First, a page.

Occupied Voices: Stories of Everyday Life from the Second Intifada

Wendy Pearlman, New York: Nation Books, 2003. Published in Canada by Thunder's Mouth Press

By Ron Shirtliff (reviewer) | 2004-07-01 12:00:00

Power corrupts, not just individuals but whole communities, colonies, nations. We saw it in apartheid South Africa and we see it now in Palestine. Wendy Pearlman in Occupied Voices, illustrates through first-person narratives of ordinary Palestinians just how far the powerful will go in the oppression of the dispossessed.

Harvard based Pearlman is not your usual war journalist. She was born and raised in a Midwestern American Jewish family. She committed herself to the extraordinary pursuit of justice and freedom in school and became the Group Leader of the local Nebraska Chapter of Amnesty International at the tender age of 14. She established her focus on human rights and never looked back until she took on the formidable task in the first month of 2001 (just after the start of the second Intifada) of showing the world exactly what it is like living in occupied Palestinian territories, by letting those who live there every day tell their own stories.

They are not pretty stories. Yet, surprisingly, there is little expression of hate, but rather a repeated determination to carry on and to receive the justice that would allow them to live ordinary lives in an ordinary nation. Each story is selected to focus on particular aspects of the 37-year-long occupation, and is introduced with an informative contextual preface written by Pearlman, all of which together add up to a brief history of the Israeli occupation and the colonization activity of the settlements.

Perlman notes that in year 2000 "Palestinian territory was intersected by Israeli territory such that it was splintered into no less than two hundred discrete fragments of land, the overwhelming majority of these pockets less than two square kilometres in area."

Schoolchildren, teachers, doctors, ambulance drivers, workers, merchants, salesmen, actors, directors, mothers and fathers, all are captive in these tiny areas and may or may not obtain permission to cross Israeli checkpoints to carry on their daily lives within Palestine. Even when successful, each tentative crossing will be time-consuming and humiliating at the hands of arbitrary military personnel. Needless to say, the life stories of most Palestinians include episodes of extreme frustration with checkpoints and extended curfews in their daily lives.

Arbitrary death, injury or imprisonment is another near-universal theme. Leaving your home without your Israeli issued ID card brings a year in prison. Being on your own street when there is an Israeli "action" may well result in your being shot, especially if you are a young male threatening a tank or a helicopter gunship with a slingshot.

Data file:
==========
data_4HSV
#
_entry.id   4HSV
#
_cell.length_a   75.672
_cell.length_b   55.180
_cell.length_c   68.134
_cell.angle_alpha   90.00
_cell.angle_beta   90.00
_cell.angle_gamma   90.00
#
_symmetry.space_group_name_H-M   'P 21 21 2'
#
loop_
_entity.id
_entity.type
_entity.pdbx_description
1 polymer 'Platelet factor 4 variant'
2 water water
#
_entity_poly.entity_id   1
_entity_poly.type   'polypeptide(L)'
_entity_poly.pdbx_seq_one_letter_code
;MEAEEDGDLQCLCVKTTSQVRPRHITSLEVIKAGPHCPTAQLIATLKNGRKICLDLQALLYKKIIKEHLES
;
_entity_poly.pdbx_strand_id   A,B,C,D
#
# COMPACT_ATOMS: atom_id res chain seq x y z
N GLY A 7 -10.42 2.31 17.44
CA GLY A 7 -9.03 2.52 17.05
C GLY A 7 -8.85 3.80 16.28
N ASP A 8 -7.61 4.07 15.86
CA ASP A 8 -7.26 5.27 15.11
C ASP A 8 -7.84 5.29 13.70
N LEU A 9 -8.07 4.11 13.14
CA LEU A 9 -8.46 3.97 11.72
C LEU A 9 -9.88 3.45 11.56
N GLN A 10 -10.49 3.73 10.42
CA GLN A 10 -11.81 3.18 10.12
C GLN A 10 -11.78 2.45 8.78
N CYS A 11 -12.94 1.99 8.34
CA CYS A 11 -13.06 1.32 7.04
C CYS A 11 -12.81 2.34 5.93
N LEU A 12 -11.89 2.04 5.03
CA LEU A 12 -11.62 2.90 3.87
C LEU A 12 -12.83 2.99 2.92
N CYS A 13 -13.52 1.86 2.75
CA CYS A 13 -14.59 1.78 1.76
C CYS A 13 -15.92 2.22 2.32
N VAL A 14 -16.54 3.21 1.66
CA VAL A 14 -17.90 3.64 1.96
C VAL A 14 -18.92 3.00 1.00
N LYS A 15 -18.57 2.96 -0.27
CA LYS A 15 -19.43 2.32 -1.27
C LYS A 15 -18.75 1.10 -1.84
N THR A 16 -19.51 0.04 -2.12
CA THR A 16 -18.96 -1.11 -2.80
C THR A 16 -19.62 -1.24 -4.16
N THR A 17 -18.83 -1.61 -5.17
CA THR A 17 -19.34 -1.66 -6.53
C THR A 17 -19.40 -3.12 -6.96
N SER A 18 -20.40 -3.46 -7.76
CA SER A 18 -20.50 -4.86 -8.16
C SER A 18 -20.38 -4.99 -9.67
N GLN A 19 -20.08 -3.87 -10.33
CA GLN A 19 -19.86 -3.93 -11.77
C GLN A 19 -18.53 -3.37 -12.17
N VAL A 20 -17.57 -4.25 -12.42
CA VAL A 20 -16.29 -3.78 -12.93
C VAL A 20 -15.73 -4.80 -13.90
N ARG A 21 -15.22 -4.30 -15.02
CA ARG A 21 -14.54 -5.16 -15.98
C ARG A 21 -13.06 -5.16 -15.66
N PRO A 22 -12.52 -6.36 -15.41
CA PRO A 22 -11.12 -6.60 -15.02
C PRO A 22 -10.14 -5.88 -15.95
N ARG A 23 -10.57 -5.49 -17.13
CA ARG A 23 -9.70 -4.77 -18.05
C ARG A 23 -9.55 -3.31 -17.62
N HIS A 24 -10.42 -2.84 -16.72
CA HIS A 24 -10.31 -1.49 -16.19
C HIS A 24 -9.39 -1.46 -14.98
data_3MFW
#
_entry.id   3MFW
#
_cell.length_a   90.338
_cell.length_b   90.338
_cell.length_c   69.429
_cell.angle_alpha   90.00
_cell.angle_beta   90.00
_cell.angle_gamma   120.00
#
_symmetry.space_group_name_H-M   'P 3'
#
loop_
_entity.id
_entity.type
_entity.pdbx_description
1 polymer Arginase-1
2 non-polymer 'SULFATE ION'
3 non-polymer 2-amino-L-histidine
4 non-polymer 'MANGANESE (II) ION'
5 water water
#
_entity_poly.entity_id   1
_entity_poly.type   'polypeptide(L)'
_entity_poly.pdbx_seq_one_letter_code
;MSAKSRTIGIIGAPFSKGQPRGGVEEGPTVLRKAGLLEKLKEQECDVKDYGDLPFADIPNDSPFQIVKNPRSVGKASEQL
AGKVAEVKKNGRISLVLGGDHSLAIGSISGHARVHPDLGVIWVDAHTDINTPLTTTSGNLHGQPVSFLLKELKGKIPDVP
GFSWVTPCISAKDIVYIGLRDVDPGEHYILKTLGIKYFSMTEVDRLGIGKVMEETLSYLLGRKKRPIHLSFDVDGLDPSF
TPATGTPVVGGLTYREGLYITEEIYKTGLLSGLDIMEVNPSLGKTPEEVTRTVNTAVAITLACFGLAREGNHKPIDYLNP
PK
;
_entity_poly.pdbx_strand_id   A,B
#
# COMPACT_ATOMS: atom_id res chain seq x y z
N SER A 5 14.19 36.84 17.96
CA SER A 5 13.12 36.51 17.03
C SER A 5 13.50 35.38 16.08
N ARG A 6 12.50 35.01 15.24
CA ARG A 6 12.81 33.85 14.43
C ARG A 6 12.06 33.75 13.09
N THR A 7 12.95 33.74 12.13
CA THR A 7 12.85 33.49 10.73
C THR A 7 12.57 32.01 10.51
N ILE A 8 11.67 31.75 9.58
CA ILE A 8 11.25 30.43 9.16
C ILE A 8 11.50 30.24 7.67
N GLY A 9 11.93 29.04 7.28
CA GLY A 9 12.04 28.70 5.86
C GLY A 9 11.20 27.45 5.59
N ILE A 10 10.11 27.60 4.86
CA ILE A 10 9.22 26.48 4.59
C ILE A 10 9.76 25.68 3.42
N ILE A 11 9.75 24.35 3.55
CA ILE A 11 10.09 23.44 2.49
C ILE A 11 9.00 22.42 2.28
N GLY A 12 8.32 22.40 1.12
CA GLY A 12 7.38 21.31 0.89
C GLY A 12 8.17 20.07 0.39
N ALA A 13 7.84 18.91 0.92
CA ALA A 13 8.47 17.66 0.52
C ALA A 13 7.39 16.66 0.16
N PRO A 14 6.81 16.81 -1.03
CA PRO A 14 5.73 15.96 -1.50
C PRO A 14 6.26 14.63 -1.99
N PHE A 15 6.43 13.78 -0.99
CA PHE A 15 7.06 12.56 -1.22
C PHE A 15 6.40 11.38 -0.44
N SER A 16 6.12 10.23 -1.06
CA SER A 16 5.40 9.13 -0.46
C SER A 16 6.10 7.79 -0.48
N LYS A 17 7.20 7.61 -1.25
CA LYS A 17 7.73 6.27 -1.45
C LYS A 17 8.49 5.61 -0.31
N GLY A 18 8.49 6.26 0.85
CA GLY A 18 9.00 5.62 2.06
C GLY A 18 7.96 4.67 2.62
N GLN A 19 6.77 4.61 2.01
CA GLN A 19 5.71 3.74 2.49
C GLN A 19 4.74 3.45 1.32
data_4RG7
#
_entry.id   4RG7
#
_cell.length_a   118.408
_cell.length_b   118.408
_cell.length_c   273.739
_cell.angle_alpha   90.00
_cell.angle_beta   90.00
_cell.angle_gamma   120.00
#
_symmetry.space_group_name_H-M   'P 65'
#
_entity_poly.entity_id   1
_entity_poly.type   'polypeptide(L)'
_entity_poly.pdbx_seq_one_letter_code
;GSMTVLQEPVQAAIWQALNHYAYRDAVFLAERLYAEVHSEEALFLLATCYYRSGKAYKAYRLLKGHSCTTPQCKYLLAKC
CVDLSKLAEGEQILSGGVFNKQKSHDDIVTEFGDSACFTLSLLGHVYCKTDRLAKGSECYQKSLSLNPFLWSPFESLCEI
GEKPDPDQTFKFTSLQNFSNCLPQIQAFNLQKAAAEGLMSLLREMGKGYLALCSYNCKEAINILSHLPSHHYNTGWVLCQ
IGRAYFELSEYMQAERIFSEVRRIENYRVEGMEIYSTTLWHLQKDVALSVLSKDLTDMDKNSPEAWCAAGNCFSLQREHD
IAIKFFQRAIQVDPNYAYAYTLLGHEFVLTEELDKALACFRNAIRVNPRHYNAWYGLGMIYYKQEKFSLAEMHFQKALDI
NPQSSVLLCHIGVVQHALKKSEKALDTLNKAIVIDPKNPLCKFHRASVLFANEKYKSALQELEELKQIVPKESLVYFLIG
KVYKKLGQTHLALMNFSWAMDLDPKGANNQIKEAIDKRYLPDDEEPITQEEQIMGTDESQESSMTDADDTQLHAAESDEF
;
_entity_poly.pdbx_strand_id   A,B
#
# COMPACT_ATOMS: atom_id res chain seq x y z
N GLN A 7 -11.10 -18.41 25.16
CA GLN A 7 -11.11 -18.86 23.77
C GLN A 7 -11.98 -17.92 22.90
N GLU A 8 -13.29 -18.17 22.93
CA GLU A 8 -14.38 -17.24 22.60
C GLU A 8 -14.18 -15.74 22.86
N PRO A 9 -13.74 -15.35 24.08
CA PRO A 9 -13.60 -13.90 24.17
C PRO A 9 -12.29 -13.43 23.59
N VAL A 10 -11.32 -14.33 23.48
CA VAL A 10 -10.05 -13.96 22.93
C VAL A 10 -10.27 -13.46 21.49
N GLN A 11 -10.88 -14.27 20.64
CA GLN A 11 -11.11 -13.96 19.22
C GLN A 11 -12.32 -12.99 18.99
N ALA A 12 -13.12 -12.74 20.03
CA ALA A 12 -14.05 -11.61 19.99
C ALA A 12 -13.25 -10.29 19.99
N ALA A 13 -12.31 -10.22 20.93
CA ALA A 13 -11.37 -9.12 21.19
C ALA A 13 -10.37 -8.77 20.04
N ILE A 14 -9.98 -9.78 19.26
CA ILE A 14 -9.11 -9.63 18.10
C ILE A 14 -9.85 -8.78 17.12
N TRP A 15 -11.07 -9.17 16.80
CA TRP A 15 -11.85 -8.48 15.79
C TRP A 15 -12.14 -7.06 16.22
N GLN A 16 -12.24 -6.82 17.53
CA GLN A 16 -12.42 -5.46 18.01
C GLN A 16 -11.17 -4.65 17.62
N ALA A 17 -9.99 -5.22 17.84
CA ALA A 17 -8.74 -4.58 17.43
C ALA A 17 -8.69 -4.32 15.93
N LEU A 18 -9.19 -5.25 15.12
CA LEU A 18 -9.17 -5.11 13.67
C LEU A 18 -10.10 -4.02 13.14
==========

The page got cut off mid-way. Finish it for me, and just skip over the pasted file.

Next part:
As Pearlman reports,

"As the current Intifada approached the end of its second year, over 300 children had been killed. Of these, a third were under the age of twelve. Half were killed by live ammunition and another third by missiles, shelling, or machine-gun fire. Nearly 90 percent were killed in situations unrelated to the occurrence of any armed confrontation."

The bulldozing of houses, (nearly 10,000 since 1967) frequently without warning, usually without explanation, and almost always without compensation, is a favored weapon of the powerful. The destruction of orchards (700,000 trees) and crops is another, not infrequently enacted by Uzi-toting colonizing settlers, armed neighbors who drive freely on roads Palestinians may not use or cross, and who are above the law.

Palestinians are poor, many of them living on less than two dollars a day. Cut off from each other by roadblocks and Israeli red tape, cut off from normal communication with other nations (Palestinians who get abroad to work cannot count on being allowed to re-enter their homeland), cut off from the 80 percent of their water that goes to the colonists, their economy is in a state of disaster with no clear hope of recovery without freedom from their oppressors.

If that were not enough misery, many ordinary Palestinians lack faith that the Palestinian Authority has the integrity to lead them to a better life even if it were freed from the constraints imposed by the Israelis. The people's hope must be found in themselves, in the strength of the human spirit to prevail in the pursuit of justice against corrupt power.

Not pretty stories, but human, and presented by a humane writer, with the warm photographs of Laura Junka.

Peace Magazine Jul-Sep 2004

Peace Magazine Jul-Sep 2004, page 30. Some rights reserved.

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